In my job I am lucky to work with some incredible people as clients, particularly women, who I feel privileged to know and journey with. They are successful in demanding careers. They inhabit their workplace, poised, articulate and on top of their game. Other women look up to them and want to learn from them. They are everything that is good about the 21st Century and a role model for our daughters.
Yet they are falling apart on the inside.
This is not about glass ceilings, misogyny or harassment (although that can be in the mix). It’s about success in spite or maybe, because of, what and where they come from.
Emotional injury, traumatic experiences, or just a lack of good enough parenting from parents who did their best, is the perfect environment to raise a daughter primed to feel not quite o.k. or not really good enough in the world.
Such women make fantastic employees; the workplace gives them an environment in which to pursue the affirmation that was lacking in their family. The workplace conveniently has rules – do well and you are rewarded. This is comforting and the pursuit of the reward means ever increasing efforts, they are first in the office, last to go home and take work with them on holiday. The need for positive feedback is ever present but that which is forthcoming is never enough. Often they talk of Imposter Syndrome, a sense that they have somehow tricked their way into their job, that at any moment they will be “found out” and all the prizes of success will be taken away. Finally, when this happens, what they believe to be their true status of “not good enough” will be laid bare to be judged by others.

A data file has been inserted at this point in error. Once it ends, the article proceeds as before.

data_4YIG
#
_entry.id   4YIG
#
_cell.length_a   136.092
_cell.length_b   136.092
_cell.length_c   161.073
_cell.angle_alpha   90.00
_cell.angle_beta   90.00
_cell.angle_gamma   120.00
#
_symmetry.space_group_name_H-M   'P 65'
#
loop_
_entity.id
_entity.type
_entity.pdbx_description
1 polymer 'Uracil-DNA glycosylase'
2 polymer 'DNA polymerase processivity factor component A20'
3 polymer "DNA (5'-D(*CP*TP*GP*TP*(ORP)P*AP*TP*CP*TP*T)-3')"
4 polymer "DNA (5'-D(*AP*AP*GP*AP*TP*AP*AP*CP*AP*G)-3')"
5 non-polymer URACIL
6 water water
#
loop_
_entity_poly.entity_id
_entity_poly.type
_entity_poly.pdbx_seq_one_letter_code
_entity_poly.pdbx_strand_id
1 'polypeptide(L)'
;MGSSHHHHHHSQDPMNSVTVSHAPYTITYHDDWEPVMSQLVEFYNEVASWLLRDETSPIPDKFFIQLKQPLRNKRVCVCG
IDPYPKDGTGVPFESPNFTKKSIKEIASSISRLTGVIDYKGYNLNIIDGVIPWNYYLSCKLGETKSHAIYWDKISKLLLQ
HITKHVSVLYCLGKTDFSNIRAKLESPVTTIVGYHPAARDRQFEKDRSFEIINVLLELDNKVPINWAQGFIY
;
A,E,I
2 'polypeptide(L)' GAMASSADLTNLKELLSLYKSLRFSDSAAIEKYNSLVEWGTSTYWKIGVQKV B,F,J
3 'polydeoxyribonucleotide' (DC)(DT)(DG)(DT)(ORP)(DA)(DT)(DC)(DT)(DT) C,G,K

This is an exhausting way to live, and the hard reality is that all the promotions, bonuses or recognition in the world are not enough to heal that early emotional injury. Chasing it just means increasing stress and anxiety and that the gap between the outwardly successful woman, and the internal childhood pain gets wider, leading to the falling apart behind the mask of confidence.
Healing lies in stepping back from this learnt way of being and taking time and space to explore the past injury. Making peace with this is an individual process, often it means grieving the early lack of good enough care, it takes time and can be uncomfortable, but doing this means a new, more solid foundation from which to live live in the present.